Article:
2.1.2. Experimental Plants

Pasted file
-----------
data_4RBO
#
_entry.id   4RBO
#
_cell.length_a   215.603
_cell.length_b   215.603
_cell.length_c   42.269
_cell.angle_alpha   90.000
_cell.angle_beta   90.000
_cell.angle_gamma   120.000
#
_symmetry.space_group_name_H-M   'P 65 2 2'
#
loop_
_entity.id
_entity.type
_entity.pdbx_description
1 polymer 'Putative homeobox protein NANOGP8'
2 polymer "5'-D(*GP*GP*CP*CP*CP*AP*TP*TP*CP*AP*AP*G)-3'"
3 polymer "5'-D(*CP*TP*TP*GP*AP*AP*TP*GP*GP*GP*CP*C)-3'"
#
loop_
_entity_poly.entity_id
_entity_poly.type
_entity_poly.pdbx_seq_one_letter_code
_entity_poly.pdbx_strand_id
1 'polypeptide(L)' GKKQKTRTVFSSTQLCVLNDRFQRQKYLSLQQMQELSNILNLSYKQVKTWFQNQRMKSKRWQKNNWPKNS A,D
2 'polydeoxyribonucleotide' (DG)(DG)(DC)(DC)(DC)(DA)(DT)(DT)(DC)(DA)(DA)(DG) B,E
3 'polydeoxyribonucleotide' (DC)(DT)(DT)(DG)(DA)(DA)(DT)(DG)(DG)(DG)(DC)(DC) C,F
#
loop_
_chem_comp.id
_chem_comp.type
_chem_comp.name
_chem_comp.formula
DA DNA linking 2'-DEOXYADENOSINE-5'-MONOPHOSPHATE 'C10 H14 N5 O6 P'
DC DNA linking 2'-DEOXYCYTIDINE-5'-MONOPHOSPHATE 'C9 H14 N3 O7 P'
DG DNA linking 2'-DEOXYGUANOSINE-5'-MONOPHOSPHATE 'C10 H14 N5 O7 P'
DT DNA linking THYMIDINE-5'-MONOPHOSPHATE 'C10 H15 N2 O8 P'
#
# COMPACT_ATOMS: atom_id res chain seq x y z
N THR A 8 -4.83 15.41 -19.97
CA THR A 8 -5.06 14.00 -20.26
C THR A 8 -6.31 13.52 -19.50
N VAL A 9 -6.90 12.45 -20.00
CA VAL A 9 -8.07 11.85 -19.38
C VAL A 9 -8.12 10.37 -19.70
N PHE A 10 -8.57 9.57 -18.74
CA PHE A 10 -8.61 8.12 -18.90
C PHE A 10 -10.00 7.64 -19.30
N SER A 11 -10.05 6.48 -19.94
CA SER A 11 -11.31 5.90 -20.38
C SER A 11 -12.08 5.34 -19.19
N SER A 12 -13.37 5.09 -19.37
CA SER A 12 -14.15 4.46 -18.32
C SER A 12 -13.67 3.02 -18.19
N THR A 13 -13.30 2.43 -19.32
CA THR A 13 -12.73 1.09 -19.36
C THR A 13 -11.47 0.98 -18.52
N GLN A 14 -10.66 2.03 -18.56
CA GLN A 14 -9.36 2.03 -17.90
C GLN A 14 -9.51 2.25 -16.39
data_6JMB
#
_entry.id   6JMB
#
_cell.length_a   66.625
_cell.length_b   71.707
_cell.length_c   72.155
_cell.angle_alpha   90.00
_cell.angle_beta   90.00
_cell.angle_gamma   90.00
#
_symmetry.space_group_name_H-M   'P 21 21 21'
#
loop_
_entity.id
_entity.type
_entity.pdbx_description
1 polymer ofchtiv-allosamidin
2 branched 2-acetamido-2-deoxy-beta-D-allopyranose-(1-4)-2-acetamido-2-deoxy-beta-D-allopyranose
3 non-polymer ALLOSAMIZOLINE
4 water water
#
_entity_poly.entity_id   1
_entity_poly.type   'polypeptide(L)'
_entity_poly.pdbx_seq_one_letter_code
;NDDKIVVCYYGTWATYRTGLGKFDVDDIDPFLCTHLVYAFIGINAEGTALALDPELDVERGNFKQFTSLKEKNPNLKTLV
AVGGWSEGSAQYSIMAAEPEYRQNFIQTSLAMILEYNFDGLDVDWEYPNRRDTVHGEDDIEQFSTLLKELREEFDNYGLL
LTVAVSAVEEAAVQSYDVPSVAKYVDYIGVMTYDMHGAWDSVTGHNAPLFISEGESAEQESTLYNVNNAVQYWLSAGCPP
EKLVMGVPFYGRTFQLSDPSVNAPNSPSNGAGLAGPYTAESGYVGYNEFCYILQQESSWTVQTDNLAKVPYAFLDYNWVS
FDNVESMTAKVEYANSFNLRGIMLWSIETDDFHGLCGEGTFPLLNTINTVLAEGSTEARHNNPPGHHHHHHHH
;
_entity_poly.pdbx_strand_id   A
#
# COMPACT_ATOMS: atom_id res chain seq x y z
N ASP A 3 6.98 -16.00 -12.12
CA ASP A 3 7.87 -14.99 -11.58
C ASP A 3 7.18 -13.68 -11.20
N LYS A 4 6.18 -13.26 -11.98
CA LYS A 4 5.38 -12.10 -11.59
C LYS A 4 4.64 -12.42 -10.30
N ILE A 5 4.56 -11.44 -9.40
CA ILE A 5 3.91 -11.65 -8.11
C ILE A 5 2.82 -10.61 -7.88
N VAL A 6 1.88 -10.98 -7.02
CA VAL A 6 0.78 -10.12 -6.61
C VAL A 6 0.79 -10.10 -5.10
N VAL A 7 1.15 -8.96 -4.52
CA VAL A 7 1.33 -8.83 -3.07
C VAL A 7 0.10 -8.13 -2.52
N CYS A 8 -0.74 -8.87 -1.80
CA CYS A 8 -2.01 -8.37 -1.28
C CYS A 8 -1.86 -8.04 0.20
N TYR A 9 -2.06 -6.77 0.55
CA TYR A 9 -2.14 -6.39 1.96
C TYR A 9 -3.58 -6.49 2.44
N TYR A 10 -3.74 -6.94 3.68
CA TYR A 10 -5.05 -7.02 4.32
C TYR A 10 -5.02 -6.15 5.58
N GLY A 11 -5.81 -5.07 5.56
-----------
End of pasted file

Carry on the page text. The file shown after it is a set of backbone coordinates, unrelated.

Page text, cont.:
Poplar “NL-895” (Populus × euramericana cv.) was used [34]. Seeds of poplar NL-895 were first immersed in 0.1% KMnO4 for 2 h, followed by rinsing them three times with sterile water. Then, the seeds were sown in sterilized river sand. At 40 d after emergence, poplar seedlings of similar growth were transplanted into pots each containing 1.5 kg of an autoclaved mixture of paddy soil and peat moss at 2:1 (v/v), in which available nitrogen, phosphorus, and potassium were 30.0, 6.0, and 23.5 mg·kg–1, respectively. Next, all seedlings were relocated into a greenhouse (Intensity of Illumination 20000 Lux, Temperature 25°C) and watered once every two days, and under the same management for all seedlings. One year later, the seedlings together with pots were first immersed into Hoagland nutrient solution for 10 d. Afterwards, the pots were removed and soil adhering to seedling roots was washed off, while avoiding damage to roots. Then, the poplar seedlings were submerged in distilled water for 3 h, followed by cultivation in modified Hoagland nutrient solution (see the followed section for the description of this medium) which was replaced at 5-d intervals. After 20 d, the seedlings were removed from the nutrient solution and immersed in distilled water for 3 h. Then the seedlings having the same growth status and biomass were chosen and cultivated in 600-mL light-blocking glass bottles, respectively, containing 0-, low-, normal-, and high-phosphate nutrient solutions (see the following section “Experimental Nutrient Solution”), with one seedling per bottle. The secretion of organic acids by plants is affected by plant status, such as shoot and root growth, growth stage, and nutrient status. Therefore, all experiments in this study used poplar seedlings of similar growth status and biomass.